Main author: Hallfríður Ingólfsdóttir
Institution or Company: Háskóli Íslands
Co-Authors, Institution or Company:
Guðrún Valdimarsdóttir, Háskóli Íslands.
Introduction: Preeclampsia is a severe pregnancy disease that is highly associated with fetal and maternal morbidity and mortality and occurs in 2-8% of pregnancies. In normal placental development, trophoblast cells invade and replace the endothelial lining of the maternal spiral arteries to allow sufficient flow of nutrients and oxygen to the growing fetus. This artery remodeling is impaired in preeclamptic placentas where these trophoblasts fail to migrate and invade the spiral arteries, leading to insufficient flow of nutrients to the fetus.
Methods: We have assessed the biological role of the catalytic enzymes lysyl oxidases (LOX) in trophoblast cells which play an important role in the ECM. Short hairpin RNA was used to knockdown LOX expression. Trophoblasts were stimulated with TGF-β and BMP9, expression was assessed with western blotting and the trophoblast migration and tube formation assessed with a scratch wound assay and a tube-like formation assay.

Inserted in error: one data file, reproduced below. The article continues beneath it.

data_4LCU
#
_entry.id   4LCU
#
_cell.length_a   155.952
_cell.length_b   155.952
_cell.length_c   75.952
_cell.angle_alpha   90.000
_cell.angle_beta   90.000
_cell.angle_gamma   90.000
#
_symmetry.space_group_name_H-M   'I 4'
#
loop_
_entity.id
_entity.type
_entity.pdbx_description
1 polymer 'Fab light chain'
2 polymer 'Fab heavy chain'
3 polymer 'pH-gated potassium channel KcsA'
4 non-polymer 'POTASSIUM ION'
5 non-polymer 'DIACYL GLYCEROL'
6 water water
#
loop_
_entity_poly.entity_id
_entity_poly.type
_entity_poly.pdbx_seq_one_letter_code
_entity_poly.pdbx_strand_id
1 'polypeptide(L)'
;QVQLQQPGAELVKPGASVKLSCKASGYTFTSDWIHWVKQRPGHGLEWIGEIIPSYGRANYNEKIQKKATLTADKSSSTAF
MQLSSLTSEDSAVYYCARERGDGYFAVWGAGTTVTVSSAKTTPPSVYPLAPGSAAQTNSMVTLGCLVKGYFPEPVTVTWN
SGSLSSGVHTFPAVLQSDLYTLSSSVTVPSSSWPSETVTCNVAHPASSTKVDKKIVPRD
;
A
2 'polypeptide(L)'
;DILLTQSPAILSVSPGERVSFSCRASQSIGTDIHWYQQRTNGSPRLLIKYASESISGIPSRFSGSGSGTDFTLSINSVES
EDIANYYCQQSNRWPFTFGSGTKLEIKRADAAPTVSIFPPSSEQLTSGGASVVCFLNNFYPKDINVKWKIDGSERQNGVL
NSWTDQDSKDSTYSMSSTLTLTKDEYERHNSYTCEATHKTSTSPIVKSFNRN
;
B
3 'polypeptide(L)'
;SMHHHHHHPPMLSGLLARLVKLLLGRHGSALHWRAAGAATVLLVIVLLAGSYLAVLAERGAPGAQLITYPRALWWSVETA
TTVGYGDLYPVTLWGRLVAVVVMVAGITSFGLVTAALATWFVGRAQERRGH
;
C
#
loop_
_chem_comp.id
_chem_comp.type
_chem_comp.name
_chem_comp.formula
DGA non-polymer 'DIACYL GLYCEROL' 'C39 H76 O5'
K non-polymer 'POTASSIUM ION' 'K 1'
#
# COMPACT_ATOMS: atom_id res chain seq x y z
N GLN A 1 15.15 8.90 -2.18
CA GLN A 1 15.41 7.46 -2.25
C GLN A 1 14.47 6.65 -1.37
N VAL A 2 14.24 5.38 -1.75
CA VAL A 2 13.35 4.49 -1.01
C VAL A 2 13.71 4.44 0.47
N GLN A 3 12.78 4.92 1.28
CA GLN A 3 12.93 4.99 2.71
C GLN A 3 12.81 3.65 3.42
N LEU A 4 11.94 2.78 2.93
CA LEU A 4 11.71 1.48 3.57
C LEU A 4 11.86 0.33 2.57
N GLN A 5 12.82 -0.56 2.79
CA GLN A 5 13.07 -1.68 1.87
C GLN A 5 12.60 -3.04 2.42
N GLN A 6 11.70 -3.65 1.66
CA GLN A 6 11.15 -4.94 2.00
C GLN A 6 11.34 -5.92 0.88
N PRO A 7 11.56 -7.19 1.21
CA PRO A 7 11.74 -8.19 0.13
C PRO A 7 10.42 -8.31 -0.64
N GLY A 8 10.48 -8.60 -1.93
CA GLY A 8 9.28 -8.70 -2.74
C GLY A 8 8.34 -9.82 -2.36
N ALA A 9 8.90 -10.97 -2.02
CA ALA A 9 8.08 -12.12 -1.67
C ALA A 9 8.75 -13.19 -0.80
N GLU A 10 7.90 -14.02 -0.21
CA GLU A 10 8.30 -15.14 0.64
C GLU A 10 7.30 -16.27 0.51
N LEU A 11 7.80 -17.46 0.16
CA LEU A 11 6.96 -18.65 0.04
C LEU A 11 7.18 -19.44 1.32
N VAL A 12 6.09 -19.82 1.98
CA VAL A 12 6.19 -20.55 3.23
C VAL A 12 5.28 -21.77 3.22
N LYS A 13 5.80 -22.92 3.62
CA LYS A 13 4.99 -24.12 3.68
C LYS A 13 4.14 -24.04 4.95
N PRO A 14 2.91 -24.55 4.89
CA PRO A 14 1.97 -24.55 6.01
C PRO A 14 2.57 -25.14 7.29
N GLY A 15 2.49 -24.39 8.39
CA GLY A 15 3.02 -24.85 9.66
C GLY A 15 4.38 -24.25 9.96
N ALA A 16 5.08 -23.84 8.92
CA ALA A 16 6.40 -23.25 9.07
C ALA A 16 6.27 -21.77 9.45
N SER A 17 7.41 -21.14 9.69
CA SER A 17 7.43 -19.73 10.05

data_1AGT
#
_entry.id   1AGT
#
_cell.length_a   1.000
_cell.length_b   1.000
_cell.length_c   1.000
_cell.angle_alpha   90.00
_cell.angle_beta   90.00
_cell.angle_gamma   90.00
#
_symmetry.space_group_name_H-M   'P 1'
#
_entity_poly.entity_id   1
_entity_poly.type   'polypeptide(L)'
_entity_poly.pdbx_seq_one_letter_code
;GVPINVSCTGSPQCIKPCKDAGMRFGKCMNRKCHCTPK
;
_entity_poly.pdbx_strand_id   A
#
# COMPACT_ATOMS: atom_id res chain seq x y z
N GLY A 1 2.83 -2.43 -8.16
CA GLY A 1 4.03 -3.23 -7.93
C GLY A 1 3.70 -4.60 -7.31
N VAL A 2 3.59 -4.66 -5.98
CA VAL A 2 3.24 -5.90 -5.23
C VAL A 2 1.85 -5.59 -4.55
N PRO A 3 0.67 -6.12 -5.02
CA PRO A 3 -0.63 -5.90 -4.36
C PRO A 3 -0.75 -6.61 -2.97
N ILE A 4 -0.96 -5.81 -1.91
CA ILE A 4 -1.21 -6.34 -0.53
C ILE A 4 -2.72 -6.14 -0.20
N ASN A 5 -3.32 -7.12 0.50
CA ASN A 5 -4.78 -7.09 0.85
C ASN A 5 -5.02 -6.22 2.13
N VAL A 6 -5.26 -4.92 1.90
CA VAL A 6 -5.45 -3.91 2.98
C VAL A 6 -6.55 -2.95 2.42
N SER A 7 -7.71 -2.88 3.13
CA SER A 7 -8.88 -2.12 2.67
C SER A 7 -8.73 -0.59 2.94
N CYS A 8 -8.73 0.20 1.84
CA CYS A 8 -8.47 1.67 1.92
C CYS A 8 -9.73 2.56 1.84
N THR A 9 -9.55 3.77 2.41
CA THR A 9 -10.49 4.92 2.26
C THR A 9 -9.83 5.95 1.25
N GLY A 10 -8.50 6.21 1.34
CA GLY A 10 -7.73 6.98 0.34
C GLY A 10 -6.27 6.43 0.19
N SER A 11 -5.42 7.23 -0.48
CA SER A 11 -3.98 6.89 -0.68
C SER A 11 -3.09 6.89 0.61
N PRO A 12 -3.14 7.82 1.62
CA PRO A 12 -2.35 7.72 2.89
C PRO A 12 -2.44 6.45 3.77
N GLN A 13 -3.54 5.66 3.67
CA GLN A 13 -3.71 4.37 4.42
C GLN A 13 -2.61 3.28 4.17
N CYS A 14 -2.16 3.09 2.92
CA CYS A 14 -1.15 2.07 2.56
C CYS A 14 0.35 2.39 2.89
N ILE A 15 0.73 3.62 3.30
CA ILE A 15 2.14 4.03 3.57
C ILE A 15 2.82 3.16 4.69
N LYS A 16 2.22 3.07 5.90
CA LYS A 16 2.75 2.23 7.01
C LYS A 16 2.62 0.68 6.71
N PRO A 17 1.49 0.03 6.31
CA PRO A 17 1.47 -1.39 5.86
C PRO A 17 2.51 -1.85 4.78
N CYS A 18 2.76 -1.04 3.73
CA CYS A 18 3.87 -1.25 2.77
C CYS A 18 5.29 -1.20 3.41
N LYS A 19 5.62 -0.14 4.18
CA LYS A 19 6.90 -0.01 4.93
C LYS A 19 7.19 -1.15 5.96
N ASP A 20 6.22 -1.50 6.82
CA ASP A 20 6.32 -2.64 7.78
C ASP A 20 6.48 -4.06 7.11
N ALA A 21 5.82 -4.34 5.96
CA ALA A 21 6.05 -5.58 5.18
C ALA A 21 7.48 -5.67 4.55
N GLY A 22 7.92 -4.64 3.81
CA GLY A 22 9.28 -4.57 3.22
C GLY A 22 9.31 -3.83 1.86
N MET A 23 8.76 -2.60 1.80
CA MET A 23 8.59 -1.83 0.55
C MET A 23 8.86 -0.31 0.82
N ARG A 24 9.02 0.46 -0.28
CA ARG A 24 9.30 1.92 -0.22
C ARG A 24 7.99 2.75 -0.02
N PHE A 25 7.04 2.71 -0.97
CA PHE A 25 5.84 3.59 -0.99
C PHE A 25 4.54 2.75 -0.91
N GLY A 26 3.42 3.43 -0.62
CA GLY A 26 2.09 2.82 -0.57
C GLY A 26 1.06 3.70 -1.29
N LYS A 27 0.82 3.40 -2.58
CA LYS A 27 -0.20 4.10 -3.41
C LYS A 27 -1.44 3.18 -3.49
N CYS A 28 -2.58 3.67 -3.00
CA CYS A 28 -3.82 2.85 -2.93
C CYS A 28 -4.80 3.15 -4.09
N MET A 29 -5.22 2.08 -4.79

Results: We show that the lysyl oxidase-like 1 enzyme plays a pivotal role in the migration and tube formation of trophoblasts. By downregulating the expression of LOXL1, trophoblast migration and tube formation was severely suppressed. We also show that BMP9 has positive effects on the migration and tube formation but TGF-β seemed to have the opposite effect.
Conclusions: These results suggest that LOXL1 is critical for trophoblast invasion and spiral artery remodeling during placental development. They also suggest that TGF-β acts as a suppressor of LOX activity in trophoblasts. Better understanding of this process is a step towards prevention of preeclampsia in early pregnancy.